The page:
^{2}
, and the distance between centers of the two lenses is 10 cm. In this experiment, two LED lamps broadcast that position information using VLC technology. Hence, identification of the projected LED lamps on the dual image sensor is performed. Some experimental parameters are listed in
Table 2
.
Experimental model for indoor positioning.
Experimental parameters
Figure 8
shows the mean absolute positioning error of the developed indoor positioning system at five resolutions: 160 × 120, 320 × 240, 640 × 480, 800 × 600, and 1280 × 960. The simulation errors along the
x
axis,
y
axis, and
z
axis at 160 × 120 resolution are 1.45 cm, 1.03 cm, and 22.3 cm, respectively. The experimental errors along the
x
axis,
y
axis, and
z
axis at 160 × 120 resolution are 5.4 cm, 6.05 cm, and 1.33 m, respectively. When the resolution is 1280 × 960, the simulation errors along the
x
axis,
y
axis, and
z
axis are 0.07 cm, 0.02 cm, and 0.32 cm, respectively. The experimental errors along the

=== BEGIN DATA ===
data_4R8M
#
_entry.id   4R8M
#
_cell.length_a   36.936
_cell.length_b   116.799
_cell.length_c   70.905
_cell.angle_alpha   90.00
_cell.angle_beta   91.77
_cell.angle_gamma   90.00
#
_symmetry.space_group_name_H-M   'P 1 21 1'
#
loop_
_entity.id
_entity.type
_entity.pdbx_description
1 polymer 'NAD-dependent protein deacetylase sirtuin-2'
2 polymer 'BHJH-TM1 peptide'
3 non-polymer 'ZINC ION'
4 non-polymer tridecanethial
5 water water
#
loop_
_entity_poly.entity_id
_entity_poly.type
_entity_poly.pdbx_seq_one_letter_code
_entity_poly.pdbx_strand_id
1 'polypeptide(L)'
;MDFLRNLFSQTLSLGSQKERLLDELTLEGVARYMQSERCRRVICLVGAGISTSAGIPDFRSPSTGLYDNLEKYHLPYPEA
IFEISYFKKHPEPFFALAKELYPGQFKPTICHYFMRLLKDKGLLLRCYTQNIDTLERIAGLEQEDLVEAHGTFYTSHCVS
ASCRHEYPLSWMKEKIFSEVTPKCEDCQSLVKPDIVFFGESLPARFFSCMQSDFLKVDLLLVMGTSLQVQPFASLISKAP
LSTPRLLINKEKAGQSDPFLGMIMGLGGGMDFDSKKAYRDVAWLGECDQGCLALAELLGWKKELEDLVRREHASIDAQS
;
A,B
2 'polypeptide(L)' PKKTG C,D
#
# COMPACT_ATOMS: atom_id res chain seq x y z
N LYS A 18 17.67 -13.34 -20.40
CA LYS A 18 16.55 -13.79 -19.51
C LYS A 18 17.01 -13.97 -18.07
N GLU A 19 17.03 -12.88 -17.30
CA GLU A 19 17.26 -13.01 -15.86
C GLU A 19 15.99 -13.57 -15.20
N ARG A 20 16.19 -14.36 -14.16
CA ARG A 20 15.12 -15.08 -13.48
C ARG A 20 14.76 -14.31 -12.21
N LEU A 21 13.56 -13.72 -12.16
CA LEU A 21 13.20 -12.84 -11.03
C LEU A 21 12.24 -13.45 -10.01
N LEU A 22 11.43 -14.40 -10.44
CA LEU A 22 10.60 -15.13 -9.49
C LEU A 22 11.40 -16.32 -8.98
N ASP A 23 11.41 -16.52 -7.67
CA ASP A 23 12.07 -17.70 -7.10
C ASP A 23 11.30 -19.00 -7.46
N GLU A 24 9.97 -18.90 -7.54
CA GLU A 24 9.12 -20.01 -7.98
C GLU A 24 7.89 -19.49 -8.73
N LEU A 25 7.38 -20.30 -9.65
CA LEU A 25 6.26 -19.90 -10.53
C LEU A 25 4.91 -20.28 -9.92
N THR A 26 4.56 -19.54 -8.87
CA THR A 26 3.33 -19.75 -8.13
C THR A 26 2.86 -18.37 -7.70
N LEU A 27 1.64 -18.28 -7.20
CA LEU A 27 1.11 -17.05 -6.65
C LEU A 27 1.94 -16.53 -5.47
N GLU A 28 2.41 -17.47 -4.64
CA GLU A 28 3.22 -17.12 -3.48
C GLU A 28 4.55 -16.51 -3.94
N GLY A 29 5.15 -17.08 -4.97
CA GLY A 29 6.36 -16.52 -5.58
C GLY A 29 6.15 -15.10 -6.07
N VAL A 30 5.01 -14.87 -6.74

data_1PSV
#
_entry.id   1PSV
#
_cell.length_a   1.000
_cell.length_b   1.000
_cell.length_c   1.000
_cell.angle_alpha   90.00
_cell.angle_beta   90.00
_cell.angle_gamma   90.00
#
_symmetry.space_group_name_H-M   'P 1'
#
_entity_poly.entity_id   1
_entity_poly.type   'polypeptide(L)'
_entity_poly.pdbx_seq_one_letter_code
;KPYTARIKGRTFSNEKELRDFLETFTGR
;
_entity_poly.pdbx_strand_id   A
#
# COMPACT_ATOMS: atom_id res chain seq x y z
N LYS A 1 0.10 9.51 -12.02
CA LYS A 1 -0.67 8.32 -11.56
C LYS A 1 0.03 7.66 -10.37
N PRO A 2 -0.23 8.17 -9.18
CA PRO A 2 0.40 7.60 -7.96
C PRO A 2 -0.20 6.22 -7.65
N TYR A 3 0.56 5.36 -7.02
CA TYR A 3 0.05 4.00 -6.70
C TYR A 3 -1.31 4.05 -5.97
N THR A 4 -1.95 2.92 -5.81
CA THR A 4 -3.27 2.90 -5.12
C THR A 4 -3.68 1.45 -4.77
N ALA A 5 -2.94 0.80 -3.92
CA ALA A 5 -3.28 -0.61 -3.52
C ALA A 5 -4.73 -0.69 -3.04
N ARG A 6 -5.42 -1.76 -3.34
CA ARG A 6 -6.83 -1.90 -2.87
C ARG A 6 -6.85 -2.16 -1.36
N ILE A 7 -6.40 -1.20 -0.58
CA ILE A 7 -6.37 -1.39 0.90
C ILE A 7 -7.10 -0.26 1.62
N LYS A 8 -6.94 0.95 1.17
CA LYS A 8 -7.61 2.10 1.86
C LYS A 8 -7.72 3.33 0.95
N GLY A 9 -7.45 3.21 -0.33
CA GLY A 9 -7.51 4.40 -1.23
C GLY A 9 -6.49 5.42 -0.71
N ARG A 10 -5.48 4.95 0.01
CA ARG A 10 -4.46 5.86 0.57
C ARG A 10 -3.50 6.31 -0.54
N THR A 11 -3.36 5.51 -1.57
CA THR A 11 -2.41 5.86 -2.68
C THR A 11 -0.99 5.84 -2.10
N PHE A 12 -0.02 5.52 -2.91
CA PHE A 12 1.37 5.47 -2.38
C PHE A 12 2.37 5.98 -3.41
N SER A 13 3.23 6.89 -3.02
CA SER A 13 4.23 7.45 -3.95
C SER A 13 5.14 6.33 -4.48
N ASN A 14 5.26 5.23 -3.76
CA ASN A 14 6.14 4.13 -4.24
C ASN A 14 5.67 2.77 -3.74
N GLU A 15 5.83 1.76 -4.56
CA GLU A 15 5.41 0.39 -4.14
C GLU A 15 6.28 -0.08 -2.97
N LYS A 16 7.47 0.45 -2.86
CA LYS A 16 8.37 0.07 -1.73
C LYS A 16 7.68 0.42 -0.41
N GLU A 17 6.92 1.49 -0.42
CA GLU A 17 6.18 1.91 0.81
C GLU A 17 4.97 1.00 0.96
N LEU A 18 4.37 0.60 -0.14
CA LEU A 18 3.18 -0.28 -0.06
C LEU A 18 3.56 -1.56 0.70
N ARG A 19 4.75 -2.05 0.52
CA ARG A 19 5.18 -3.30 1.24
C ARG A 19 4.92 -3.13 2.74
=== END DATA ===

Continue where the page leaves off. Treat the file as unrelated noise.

x
axis,
y
axis, and
z
axis at 1280 × 960 resolution are 2.26 cm, 5.51 cm, and 1.46 m, respectively. The experimental errors are much higher than those of the simulation results. This is because the broadcast of position information is performed not by each LED but by each LED lamp. The errors in finding the centers of LED lamp images, measurement errors, and quantization errors increase the indoor positioning experimental errors. Especially, the
z
axis error is dominant over the
x
axis and
y
axis errors. This is because the indoor position estimation on the
z
axis is dependent on the estimated
x
axis and
y
axis values.
Mean absolute positioning error of the developed indoor positioning system.
V. CONCLUSION
In this paper, we proposed an indoor position estimation algorithm using LEDs and a dual image sensor. Each lighting LED broadcasts its position information using VLC technology and a mobile receiver with a dual image sensor estimates its threedimensional position and azimuth angle from the broadcast positions of the two LEDs. Using MATLAB simulation, we showed that the proposed indoor position estimation method gives more accurate positioning results than the conventional method with vector estimation.
Next, we developed an indoor positioning system and demonstrated its performance. From the results of the experiment, the mean absolute positioning error of the
z
axis is dominant over
x
axis and
y
axis errors. The planned future work is to improve the
z
axis positioning error of the proposed indoor positioning system.
Elgala H.
,
Mesleh R.
,
Haas H.
(2011)